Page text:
16 Page 16 Two Decoding Skills Decoding Skill 1 When a vowel is followed by just one consonant, that consonant must go forward and join with the next vowel. One must run. Mark everything under the word. Look at the first vowel and determine how many consonants follow it. If there is only one, that consonant will move to the next syllable. The syllable break will be between the vowel and the consonant. Now apply the Five Phonetic Skills to decode each syllable separately. At this point, guardians are no longer marked. m o t e l p r o v i d e Last Rule of Y If Y is the last letter in a multi-syllabic word, it will have the sound long of E. e l a d y If an N, F, or L precedes that Y, and if the word is a verb, then Y will say the sound of long I. i i i d e n y d e f y r e p l y Decoding Skill 2 When two consonants follow a vowel, they will split. Mark everything under the word. Look at the first vowel and determine how many consonants follow it. If there are two, they will split. The syllable break will be between those two consonants. Now apply the Five Phonetic Skills to decode each syllable separately. c a m p u s -LE Endings e x t r e m e The -LE ending has a schwa or short U sound that precedes the sound of the letter L. The sound of the -LE ending is /ull/. -Final L s in English almost always have this sound -The sound can also be heard in some one-syllable words such as mail or sale -Mark the E silent and write the symbol for the schwa sound right before the -LE ending -LE is a common ending syllable in English t a b l e n o b l e c r u m b l e e a g l e e e e e
17 Page 17 Murmur Diphthongs Introduction A Diphthong is a vowel blend. A Murmur Diphthong is vowel blended with an R. Murmur Diphthongs are predictable vowel sounds that are neither long nor short. The five Murmur Diphthongs are AR, OR, ER, UR, and IR. To mark a Murmur Diphthong, place an under the vowel and arc the two letters together. AR Murmur Diphthong The AR Murmur Diphthong has a sound like the name of the letter R. c a r t s t a r t OR Murmur Diphthong The OR Murmur Diphthong sounds like the word or. s t o r m b o r n ER, IR, UR Murmur Diphthongs The ER, IR, UR Murmur Diphthongs all have the same sound of /er/. In words with the sound /er/, ER is the most frequent spelling. h e r s i r f u r Adding Suffixes To add suffixes to Murmur Diphthongs, there must be two consonants between the vowel and the suffix. If the Murmur Diphthong ends the word, add the letter R before adding the suffix. s t a r t s t a r s t a r t i n g s t a r r i n g Murmur Diphthong Exceptions When Silent E follows directly after a Murmur Diphthong, the word follows Phonetic Skill 4. f i r f i r e If adjacent vowels precede a Murmur Diphthong, the word follows Phonetic Skill 5. f e a r a i r Whenever W, or the sound of W, precedes the vowel A or O, it changes the vowel sound. or er o w a r d w o r k s q u a d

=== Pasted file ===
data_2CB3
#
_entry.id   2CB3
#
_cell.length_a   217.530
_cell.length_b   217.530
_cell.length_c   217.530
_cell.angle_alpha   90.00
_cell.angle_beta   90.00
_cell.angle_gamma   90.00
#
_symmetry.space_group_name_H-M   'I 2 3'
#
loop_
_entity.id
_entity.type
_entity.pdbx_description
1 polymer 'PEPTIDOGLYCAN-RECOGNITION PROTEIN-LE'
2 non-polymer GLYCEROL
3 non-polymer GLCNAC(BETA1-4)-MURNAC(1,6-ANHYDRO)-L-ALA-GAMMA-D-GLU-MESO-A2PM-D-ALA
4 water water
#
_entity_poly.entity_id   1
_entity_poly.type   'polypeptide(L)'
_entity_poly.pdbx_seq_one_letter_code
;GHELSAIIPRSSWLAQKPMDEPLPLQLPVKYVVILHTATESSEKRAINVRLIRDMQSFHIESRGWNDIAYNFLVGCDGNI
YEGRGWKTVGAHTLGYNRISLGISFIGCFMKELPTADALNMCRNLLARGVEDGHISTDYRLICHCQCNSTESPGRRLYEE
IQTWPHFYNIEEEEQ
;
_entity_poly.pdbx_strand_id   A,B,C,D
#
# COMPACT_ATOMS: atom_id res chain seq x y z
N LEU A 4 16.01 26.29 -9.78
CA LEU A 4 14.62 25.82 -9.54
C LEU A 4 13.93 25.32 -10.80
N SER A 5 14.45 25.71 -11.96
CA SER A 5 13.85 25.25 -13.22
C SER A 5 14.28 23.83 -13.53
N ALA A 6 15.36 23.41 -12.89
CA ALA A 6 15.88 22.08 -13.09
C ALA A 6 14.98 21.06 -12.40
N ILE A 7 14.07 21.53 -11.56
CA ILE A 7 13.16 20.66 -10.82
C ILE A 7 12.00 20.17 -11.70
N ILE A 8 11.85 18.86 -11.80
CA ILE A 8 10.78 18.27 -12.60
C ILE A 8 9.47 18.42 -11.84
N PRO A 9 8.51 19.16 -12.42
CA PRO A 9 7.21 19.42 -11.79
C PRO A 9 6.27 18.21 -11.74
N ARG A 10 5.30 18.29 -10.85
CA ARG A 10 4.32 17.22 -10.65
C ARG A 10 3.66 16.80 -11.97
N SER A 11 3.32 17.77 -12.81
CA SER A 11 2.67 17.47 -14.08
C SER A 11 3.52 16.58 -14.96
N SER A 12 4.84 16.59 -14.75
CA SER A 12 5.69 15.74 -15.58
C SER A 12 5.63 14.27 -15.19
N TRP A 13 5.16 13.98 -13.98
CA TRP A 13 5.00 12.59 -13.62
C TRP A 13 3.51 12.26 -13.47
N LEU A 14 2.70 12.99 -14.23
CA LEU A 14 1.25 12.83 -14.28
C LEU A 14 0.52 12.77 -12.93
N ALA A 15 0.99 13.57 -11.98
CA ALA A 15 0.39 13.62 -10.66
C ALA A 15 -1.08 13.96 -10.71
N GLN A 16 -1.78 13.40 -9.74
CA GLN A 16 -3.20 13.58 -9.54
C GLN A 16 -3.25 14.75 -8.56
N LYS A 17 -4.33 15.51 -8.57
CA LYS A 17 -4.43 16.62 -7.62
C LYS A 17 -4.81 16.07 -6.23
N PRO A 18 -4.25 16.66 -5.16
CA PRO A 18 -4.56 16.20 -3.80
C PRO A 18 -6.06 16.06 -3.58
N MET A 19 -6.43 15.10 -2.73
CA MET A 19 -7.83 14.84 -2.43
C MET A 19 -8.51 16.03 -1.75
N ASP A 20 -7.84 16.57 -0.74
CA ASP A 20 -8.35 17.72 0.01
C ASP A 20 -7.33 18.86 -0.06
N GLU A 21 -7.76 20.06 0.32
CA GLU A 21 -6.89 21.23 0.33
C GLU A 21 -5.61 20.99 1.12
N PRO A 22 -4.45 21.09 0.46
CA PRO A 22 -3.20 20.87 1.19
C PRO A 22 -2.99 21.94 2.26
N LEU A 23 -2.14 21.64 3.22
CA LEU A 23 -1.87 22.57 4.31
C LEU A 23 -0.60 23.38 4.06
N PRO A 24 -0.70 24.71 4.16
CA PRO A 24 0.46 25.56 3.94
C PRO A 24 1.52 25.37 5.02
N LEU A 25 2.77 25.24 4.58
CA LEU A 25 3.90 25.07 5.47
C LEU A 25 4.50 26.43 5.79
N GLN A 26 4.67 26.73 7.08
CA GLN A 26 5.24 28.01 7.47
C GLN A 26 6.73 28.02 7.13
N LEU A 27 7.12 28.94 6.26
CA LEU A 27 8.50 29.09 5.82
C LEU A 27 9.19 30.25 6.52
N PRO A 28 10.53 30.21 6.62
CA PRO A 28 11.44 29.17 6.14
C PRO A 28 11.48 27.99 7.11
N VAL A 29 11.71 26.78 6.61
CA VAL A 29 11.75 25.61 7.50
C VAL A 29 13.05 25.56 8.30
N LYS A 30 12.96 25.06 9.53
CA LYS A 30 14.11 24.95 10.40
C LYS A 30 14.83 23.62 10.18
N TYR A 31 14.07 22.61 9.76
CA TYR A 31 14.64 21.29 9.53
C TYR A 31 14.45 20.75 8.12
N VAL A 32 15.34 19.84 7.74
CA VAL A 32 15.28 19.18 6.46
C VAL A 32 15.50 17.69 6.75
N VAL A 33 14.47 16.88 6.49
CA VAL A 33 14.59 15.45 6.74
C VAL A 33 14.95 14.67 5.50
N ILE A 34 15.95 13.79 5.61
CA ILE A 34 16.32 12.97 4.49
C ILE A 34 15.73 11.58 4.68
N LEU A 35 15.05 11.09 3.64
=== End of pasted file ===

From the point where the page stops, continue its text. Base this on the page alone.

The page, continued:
18 Page 18 More Digraphs These Digraphs are not new sounds, but new spellings for sounds already learned. PH, GN, KN, CK, WR The PH Digraph has the sound /f/. GN and KN share the same sound: /n/. WR has the sound of /r/. CK has the sound /k/. f p h o n e g n o m e k n e e s t i c k w r i t e Special Vowel Sounds Introduction Special Vowel Sounds are Diphthongs. When proving words with Special Vowels Sounds, put an between the vowels and arc them together. AU, AW The first two Special Vowel Sounds have the sound /aw/. If the sound comes in the middle of a word, the correct spelling must be memorized. But, if the sound comes at the end of the word, it will be spelled AW. P a u l s h a w l c l a w OU, OW These Special Vowel Sounds have the sound /ow/. If the sound comes in the middle of the word, the correct spelling must be memorized. If the sound is at the end of the word, it will be spelled OW. Sometimes, OW can say the sound of long O. s h o u t c r o w n c o w c r o w OI, OY These Special Vowel Sounds make the sound /oy/. The only time OY comes in the middle of word is in coined words. Otherwise, the OY Special Vowel Sound will always come at the ends of words and syllables. c o i n j o y OO, OO These two Special Vowel Sounds are spelled the same but have different sounds. The first has the sound /oo/ like in the word zoo. The second has the sound /oo/ as in the word look. z o o l o o k
19 Page 19 Other Suffixes -TION, -SION The suffixes -tion and -sion both have the sound /shun/. Mark these letter combinations with an under the vowels and arc all four letters. These suffixes always make their own syllable. s t a t i o n m a n s i o n -OUS The suffix -ous has the sound of the word us. It is marked with an under the vowels and an arc under all three letters. f a m o u s Decoding Words of Any Length To decode any length word, mark everything under the word. Apply the Two Decoding Skills and the Five Phonetic Skills to each syllable. c u c u m b e r c o n t e m p l a t e i n t r o d u c e e i m p o r t a n t s e Exceptions Introduction The system of decoding you have just learned will work with most English words, but there are exceptions. There is a group of exceptions that are easy to handle. The word robin when decoded properly should say /ro-bin/. So how do we handle this exception? Avoid these words until the end of the method sequence. By this time, students are reading well enough that they can determine the proper pronunciation from context. Teach students that any vowel marked long can be made short in pronunciation. r o b i n c a m e l r i v e r e